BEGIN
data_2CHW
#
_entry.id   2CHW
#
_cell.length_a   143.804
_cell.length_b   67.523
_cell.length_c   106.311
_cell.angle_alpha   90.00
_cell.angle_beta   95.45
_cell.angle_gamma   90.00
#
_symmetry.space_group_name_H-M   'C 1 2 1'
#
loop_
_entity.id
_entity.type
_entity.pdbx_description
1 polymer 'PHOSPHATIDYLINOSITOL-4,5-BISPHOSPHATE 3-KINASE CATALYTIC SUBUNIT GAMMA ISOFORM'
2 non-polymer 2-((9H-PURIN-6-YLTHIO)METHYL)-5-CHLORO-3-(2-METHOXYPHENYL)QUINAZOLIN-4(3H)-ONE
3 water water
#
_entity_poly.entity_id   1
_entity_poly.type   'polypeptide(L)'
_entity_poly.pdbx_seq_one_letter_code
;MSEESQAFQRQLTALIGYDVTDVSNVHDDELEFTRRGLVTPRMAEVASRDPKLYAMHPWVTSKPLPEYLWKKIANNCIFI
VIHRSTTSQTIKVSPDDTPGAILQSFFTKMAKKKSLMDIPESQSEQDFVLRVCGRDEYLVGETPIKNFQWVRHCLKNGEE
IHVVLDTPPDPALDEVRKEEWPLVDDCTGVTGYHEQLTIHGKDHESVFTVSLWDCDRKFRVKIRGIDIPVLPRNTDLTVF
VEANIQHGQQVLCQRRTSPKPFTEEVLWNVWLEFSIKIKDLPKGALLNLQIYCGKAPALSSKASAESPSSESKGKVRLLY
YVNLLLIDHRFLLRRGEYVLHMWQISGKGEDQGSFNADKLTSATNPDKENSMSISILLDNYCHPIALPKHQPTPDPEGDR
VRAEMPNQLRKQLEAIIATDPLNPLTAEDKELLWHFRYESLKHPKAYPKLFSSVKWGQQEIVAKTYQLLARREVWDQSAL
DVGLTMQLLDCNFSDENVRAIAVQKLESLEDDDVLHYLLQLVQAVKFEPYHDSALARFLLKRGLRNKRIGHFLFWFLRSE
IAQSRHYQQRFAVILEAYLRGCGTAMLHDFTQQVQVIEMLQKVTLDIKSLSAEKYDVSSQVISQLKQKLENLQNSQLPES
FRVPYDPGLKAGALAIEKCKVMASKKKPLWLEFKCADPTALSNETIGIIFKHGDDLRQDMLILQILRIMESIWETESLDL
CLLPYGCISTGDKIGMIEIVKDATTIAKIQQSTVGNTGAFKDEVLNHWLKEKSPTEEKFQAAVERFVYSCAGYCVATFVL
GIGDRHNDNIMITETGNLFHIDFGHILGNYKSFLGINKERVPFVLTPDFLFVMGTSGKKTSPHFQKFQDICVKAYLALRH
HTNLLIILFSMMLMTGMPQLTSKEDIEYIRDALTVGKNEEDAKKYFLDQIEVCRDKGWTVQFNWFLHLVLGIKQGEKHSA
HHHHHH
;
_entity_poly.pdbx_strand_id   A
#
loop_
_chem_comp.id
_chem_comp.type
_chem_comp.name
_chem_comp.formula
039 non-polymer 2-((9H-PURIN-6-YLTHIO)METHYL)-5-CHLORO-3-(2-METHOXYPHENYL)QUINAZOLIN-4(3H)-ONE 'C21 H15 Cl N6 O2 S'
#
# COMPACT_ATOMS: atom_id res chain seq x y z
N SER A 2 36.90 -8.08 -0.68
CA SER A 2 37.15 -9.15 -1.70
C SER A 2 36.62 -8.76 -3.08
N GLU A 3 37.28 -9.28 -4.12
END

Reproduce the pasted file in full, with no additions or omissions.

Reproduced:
data_2CHW
#
_entry.id   2CHW
#
_cell.length_a   143.804
_cell.length_b   67.523
_cell.length_c   106.311
_cell.angle_alpha   90.00
_cell.angle_beta   95.45
_cell.angle_gamma   90.00
#
_symmetry.space_group_name_H-M   'C 1 2 1'
#
loop_
_entity.id
_entity.type
_entity.pdbx_description
1 polymer 'PHOSPHATIDYLINOSITOL-4,5-BISPHOSPHATE 3-KINASE CATALYTIC SUBUNIT GAMMA ISOFORM'
2 non-polymer 2-((9H-PURIN-6-YLTHIO)METHYL)-5-CHLORO-3-(2-METHOXYPHENYL)QUINAZOLIN-4(3H)-ONE
3 water water
#
_entity_poly.entity_id   1
_entity_poly.type   'polypeptide(L)'
_entity_poly.pdbx_seq_one_letter_code
;MSEESQAFQRQLTALIGYDVTDVSNVHDDELEFTRRGLVTPRMAEVASRDPKLYAMHPWVTSKPLPEYLWKKIANNCIFI
VIHRSTTSQTIKVSPDDTPGAILQSFFTKMAKKKSLMDIPESQSEQDFVLRVCGRDEYLVGETPIKNFQWVRHCLKNGEE
IHVVLDTPPDPALDEVRKEEWPLVDDCTGVTGYHEQLTIHGKDHESVFTVSLWDCDRKFRVKIRGIDIPVLPRNTDLTVF
VEANIQHGQQVLCQRRTSPKPFTEEVLWNVWLEFSIKIKDLPKGALLNLQIYCGKAPALSSKASAESPSSESKGKVRLLY
YVNLLLIDHRFLLRRGEYVLHMWQISGKGEDQGSFNADKLTSATNPDKENSMSISILLDNYCHPIALPKHQPTPDPEGDR
VRAEMPNQLRKQLEAIIATDPLNPLTAEDKELLWHFRYESLKHPKAYPKLFSSVKWGQQEIVAKTYQLLARREVWDQSAL
DVGLTMQLLDCNFSDENVRAIAVQKLESLEDDDVLHYLLQLVQAVKFEPYHDSALARFLLKRGLRNKRIGHFLFWFLRSE
IAQSRHYQQRFAVILEAYLRGCGTAMLHDFTQQVQVIEMLQKVTLDIKSLSAEKYDVSSQVISQLKQKLENLQNSQLPES
FRVPYDPGLKAGALAIEKCKVMASKKKPLWLEFKCADPTALSNETIGIIFKHGDDLRQDMLILQILRIMESIWETESLDL
CLLPYGCISTGDKIGMIEIVKDATTIAKIQQSTVGNTGAFKDEVLNHWLKEKSPTEEKFQAAVERFVYSCAGYCVATFVL
GIGDRHNDNIMITETGNLFHIDFGHILGNYKSFLGINKERVPFVLTPDFLFVMGTSGKKTSPHFQKFQDICVKAYLALRH
HTNLLIILFSMMLMTGMPQLTSKEDIEYIRDALTVGKNEEDAKKYFLDQIEVCRDKGWTVQFNWFLHLVLGIKQGEKHSA
HHHHHH
;
_entity_poly.pdbx_strand_id   A
#
loop_
_chem_comp.id
_chem_comp.type
_chem_comp.name
_chem_comp.formula
039 non-polymer 2-((9H-PURIN-6-YLTHIO)METHYL)-5-CHLORO-3-(2-METHOXYPHENYL)QUINAZOLIN-4(3H)-ONE 'C21 H15 Cl N6 O2 S'
#
# COMPACT_ATOMS: atom_id res chain seq x y z
N SER A 2 36.90 -8.08 -0.68
CA SER A 2 37.15 -9.15 -1.70
C SER A 2 36.62 -8.76 -3.08
N GLU A 3 37.28 -9.28 -4.12